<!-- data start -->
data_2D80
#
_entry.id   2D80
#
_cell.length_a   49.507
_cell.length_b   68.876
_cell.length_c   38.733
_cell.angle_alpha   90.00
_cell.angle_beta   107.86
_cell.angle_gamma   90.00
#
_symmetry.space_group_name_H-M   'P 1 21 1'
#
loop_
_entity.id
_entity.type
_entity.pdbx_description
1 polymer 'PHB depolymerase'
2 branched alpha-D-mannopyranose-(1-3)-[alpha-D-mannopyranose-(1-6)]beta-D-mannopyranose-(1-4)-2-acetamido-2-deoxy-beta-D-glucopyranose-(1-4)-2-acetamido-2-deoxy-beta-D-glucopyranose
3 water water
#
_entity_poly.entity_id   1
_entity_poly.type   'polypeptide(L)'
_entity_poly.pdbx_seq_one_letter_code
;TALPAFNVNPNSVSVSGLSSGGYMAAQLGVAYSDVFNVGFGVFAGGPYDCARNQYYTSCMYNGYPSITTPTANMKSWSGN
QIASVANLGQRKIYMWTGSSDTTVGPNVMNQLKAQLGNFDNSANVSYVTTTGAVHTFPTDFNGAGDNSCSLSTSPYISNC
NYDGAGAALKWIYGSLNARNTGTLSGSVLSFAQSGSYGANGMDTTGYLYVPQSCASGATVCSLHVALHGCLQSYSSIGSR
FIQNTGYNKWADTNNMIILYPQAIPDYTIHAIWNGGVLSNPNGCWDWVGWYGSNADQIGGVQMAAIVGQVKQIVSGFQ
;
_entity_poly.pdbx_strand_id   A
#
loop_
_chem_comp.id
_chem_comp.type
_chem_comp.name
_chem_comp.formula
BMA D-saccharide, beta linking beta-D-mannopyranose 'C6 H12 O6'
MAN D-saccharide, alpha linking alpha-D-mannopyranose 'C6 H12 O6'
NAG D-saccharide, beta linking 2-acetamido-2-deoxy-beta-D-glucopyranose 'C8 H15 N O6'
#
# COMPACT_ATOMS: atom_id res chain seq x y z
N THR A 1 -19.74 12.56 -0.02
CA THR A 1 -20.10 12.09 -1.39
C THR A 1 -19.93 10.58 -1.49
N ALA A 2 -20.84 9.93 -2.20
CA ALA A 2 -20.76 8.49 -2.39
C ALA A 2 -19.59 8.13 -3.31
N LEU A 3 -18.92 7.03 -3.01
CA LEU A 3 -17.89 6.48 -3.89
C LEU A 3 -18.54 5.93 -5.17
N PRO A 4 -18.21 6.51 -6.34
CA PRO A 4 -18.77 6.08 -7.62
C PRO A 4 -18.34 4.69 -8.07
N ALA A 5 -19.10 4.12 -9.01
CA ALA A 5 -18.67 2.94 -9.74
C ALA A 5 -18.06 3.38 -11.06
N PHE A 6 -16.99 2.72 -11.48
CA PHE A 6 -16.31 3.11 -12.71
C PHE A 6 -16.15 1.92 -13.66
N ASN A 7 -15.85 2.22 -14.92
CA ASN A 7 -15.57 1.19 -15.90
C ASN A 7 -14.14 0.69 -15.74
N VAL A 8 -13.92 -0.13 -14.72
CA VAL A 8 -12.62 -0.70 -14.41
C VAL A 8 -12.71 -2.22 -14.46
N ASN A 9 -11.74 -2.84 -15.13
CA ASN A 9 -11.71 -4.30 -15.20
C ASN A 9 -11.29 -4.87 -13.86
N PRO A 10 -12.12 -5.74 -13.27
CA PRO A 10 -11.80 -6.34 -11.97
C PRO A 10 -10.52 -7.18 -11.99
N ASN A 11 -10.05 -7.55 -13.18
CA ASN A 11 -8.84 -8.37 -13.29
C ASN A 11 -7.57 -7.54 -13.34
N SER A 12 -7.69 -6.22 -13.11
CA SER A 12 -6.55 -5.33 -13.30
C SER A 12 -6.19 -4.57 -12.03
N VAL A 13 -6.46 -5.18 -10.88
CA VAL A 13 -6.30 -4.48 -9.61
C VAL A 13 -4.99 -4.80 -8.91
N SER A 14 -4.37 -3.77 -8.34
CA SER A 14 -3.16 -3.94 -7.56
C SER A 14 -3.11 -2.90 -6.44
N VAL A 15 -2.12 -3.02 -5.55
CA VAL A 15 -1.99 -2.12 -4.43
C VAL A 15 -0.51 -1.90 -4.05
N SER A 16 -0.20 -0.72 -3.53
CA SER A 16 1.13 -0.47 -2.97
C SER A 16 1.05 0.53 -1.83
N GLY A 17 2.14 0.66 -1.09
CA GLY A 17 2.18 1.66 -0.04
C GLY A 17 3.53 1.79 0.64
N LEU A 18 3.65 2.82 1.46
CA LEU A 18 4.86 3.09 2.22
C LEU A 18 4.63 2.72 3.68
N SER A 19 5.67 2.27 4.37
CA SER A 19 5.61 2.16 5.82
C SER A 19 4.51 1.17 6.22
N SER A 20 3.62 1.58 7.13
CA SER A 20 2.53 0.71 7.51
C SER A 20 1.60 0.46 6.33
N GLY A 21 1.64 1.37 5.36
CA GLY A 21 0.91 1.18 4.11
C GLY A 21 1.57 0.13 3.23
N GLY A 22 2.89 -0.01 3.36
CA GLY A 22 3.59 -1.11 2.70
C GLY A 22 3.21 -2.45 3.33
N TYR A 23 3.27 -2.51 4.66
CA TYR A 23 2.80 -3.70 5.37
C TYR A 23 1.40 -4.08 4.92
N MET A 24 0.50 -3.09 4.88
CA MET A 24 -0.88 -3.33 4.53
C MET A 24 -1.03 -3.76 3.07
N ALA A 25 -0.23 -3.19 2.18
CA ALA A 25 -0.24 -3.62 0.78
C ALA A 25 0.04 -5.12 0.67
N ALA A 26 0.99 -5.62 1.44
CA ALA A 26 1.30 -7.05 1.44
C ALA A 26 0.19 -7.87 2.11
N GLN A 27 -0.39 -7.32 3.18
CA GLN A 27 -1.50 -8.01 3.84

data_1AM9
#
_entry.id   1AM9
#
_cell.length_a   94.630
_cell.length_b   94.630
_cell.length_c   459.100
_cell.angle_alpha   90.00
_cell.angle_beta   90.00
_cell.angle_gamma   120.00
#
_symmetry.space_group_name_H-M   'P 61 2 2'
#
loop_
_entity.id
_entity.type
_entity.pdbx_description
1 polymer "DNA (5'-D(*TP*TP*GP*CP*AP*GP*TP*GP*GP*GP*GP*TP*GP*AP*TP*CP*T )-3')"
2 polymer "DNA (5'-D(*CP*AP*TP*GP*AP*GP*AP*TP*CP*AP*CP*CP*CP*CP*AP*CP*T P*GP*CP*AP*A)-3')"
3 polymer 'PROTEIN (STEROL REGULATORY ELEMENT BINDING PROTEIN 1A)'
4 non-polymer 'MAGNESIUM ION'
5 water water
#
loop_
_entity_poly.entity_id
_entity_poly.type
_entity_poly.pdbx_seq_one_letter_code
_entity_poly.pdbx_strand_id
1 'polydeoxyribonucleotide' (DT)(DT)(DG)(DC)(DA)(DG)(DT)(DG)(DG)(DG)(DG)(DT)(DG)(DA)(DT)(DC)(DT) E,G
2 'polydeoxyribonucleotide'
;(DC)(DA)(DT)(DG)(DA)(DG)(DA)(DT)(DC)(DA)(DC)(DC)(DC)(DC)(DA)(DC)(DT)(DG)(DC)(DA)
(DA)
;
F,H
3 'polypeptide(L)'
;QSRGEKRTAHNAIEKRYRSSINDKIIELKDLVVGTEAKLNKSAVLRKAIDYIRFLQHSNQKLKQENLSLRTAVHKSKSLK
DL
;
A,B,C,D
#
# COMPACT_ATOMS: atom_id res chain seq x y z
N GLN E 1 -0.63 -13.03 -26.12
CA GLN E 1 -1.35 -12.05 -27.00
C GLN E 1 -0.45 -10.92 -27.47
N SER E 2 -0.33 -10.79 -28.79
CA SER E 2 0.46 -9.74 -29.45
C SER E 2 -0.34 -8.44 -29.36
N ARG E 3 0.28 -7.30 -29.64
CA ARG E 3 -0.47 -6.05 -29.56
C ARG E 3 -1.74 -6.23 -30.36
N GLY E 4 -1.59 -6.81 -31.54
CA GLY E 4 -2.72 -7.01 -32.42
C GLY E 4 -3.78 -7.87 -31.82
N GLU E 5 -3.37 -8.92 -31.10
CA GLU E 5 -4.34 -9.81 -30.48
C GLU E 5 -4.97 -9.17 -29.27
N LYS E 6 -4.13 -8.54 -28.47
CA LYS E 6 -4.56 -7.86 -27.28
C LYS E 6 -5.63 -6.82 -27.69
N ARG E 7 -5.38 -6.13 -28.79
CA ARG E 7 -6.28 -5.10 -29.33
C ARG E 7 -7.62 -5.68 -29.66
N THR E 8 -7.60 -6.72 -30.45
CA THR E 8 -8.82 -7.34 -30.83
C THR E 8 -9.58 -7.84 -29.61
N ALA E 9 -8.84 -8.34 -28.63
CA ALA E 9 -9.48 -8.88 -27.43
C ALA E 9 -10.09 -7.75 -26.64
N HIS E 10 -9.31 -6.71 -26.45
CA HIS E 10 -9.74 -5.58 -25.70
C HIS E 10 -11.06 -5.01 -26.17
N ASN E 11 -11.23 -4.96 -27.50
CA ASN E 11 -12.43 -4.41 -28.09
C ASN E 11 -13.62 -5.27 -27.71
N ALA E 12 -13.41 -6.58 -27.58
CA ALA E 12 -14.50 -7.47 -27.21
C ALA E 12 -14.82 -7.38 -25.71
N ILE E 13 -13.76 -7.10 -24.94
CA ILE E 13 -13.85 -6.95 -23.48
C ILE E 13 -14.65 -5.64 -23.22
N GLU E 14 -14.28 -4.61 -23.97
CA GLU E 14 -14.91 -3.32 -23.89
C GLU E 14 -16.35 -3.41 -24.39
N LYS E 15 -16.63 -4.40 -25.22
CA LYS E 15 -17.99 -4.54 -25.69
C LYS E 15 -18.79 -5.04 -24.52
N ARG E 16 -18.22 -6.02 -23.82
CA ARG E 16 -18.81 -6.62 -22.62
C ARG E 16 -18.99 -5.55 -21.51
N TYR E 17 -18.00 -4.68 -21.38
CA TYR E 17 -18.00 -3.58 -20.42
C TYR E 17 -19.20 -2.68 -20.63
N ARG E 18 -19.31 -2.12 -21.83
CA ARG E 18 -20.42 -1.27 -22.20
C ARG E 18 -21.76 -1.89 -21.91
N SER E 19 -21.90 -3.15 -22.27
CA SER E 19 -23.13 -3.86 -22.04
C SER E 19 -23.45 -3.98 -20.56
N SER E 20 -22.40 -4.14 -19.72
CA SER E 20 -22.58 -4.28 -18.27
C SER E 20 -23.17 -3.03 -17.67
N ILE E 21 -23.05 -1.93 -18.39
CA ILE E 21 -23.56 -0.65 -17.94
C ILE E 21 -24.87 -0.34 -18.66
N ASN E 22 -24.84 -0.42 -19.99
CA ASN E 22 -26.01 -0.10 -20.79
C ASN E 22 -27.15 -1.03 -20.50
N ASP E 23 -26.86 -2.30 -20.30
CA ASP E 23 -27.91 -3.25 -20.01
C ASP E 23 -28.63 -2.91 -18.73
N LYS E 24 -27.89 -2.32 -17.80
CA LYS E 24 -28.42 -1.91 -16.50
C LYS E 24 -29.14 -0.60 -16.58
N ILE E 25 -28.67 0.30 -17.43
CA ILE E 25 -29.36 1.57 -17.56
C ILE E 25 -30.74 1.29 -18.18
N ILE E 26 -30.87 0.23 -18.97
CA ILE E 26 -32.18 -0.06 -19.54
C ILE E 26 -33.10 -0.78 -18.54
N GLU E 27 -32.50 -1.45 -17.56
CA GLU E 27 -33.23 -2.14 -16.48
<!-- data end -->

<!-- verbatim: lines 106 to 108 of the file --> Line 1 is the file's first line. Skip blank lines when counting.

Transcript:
CA GLY A 22 3.59 -1.11 2.70
C GLY A 22 3.21 -2.45 3.33
N TYR A 23 3.27 -2.51 4.66